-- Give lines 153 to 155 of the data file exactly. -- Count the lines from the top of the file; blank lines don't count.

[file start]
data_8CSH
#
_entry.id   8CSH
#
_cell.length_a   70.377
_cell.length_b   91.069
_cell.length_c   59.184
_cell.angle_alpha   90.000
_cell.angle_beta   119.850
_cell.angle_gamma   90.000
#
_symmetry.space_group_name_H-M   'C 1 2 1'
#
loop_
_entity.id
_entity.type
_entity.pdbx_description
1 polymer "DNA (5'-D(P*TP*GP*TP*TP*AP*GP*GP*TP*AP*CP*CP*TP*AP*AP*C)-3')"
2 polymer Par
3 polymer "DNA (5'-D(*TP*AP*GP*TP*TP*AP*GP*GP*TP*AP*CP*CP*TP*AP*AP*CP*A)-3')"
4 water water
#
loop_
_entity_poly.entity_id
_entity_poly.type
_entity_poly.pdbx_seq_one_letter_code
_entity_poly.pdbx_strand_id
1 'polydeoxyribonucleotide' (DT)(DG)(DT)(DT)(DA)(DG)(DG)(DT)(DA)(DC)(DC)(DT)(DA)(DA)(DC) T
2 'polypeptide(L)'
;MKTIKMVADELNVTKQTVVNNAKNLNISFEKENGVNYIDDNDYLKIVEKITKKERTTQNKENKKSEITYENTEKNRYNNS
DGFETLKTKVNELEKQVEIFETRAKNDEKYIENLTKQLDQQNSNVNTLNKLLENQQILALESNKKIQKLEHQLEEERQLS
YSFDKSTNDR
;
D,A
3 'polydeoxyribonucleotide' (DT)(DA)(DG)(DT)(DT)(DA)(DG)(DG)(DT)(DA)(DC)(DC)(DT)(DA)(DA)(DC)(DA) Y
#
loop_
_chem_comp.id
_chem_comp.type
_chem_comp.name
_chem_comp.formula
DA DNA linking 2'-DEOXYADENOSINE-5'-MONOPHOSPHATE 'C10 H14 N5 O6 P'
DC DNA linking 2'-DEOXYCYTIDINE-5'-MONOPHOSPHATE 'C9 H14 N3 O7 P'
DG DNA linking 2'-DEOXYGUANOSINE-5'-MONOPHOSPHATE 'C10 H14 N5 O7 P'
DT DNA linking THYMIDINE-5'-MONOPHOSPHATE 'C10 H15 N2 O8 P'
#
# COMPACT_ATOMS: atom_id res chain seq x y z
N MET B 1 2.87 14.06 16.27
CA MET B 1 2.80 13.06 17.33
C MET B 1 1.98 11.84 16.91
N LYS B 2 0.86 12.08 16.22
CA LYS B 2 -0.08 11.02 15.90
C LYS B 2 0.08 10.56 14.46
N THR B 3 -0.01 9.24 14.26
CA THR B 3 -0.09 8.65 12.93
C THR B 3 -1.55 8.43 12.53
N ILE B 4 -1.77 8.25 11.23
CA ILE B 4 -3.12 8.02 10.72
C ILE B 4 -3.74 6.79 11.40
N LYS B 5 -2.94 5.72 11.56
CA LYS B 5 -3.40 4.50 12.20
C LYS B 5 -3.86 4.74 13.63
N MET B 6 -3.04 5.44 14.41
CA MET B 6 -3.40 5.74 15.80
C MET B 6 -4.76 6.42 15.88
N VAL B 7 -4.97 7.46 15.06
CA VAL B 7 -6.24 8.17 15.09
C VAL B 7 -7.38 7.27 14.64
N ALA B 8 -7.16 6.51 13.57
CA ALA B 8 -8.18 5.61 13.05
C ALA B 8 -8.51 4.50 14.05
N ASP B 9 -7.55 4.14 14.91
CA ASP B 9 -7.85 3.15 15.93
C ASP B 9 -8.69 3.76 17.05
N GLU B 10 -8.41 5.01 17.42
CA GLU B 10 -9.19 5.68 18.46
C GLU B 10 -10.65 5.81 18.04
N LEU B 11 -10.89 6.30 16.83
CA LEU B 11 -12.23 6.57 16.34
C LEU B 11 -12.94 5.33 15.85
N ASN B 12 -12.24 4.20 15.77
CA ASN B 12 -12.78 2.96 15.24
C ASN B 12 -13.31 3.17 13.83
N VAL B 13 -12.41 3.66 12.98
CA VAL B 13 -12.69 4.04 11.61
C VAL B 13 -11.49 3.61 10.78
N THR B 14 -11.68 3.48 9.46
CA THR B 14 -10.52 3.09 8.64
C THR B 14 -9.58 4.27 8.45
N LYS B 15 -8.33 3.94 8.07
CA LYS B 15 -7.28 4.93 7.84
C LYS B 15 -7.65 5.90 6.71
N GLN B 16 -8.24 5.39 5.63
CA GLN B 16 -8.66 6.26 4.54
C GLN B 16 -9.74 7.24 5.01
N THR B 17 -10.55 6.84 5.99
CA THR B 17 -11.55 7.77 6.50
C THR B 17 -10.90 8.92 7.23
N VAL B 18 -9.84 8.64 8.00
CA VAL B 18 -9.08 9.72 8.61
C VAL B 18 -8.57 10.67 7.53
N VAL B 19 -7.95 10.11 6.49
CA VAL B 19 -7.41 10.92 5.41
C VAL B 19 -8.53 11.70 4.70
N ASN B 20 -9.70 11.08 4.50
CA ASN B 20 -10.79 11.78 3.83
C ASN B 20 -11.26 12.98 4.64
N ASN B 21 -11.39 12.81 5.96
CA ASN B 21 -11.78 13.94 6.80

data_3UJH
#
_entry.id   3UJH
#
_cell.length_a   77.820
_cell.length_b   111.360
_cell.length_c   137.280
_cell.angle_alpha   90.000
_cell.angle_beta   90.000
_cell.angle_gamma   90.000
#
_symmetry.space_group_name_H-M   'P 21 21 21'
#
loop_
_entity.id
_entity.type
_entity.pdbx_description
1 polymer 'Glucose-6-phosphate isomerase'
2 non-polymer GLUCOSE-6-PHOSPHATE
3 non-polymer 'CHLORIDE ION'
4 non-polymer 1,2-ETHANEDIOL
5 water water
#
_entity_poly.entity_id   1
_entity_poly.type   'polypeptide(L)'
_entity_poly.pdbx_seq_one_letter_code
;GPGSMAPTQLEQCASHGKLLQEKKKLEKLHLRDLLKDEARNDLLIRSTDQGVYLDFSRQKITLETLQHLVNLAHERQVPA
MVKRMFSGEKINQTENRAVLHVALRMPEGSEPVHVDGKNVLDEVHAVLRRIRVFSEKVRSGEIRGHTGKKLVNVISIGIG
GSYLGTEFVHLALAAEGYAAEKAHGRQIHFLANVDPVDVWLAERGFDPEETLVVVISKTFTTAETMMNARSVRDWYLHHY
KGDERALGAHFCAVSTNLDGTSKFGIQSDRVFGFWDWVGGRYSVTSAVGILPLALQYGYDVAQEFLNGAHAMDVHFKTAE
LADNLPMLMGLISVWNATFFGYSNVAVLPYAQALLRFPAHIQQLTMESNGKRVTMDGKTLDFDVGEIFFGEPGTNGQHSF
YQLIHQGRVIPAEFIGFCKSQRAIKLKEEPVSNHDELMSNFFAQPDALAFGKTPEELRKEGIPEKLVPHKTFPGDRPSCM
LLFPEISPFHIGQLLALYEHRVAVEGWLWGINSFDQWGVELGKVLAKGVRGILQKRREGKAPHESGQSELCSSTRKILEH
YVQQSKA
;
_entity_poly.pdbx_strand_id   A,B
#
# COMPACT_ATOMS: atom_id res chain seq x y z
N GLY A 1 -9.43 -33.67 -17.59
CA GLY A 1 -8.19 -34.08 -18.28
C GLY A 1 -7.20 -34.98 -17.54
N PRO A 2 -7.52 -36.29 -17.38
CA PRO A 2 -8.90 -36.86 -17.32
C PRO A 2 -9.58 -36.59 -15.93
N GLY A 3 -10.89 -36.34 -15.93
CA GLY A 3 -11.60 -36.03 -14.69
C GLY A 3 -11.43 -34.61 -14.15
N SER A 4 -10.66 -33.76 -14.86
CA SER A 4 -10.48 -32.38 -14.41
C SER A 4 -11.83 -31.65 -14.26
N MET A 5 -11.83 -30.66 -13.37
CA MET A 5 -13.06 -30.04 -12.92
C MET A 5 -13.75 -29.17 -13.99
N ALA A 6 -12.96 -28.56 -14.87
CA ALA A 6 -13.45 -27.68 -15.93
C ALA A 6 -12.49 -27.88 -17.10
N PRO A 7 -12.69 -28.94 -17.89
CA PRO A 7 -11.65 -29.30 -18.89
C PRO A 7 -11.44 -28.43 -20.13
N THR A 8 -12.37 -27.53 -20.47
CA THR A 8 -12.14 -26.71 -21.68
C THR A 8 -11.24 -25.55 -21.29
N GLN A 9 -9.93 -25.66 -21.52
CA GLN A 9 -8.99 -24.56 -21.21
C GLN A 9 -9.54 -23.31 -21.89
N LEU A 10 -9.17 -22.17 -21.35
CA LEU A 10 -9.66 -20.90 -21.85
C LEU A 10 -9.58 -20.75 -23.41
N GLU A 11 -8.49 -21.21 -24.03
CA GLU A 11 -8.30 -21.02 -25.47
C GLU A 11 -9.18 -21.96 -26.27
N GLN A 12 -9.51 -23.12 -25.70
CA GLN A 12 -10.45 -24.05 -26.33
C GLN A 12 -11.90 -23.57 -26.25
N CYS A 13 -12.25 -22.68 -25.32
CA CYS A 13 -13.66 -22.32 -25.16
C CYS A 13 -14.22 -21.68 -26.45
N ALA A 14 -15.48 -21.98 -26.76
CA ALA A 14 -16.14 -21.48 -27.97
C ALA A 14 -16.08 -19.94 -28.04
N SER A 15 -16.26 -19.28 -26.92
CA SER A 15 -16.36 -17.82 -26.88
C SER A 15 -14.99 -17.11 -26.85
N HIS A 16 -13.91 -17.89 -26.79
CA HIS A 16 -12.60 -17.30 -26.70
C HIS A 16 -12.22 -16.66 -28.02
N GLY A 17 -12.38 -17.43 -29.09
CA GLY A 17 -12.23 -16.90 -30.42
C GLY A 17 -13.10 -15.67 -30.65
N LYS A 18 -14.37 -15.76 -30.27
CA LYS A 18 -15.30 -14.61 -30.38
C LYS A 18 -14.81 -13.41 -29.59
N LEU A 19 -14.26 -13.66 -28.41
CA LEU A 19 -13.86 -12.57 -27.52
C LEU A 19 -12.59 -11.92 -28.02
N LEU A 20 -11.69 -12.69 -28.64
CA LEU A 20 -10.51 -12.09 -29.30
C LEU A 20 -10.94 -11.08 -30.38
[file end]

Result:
C PRO A 2 -9.58 -36.59 -15.93
N GLY A 3 -10.89 -36.34 -15.93
CA GLY A 3 -11.60 -36.03 -14.69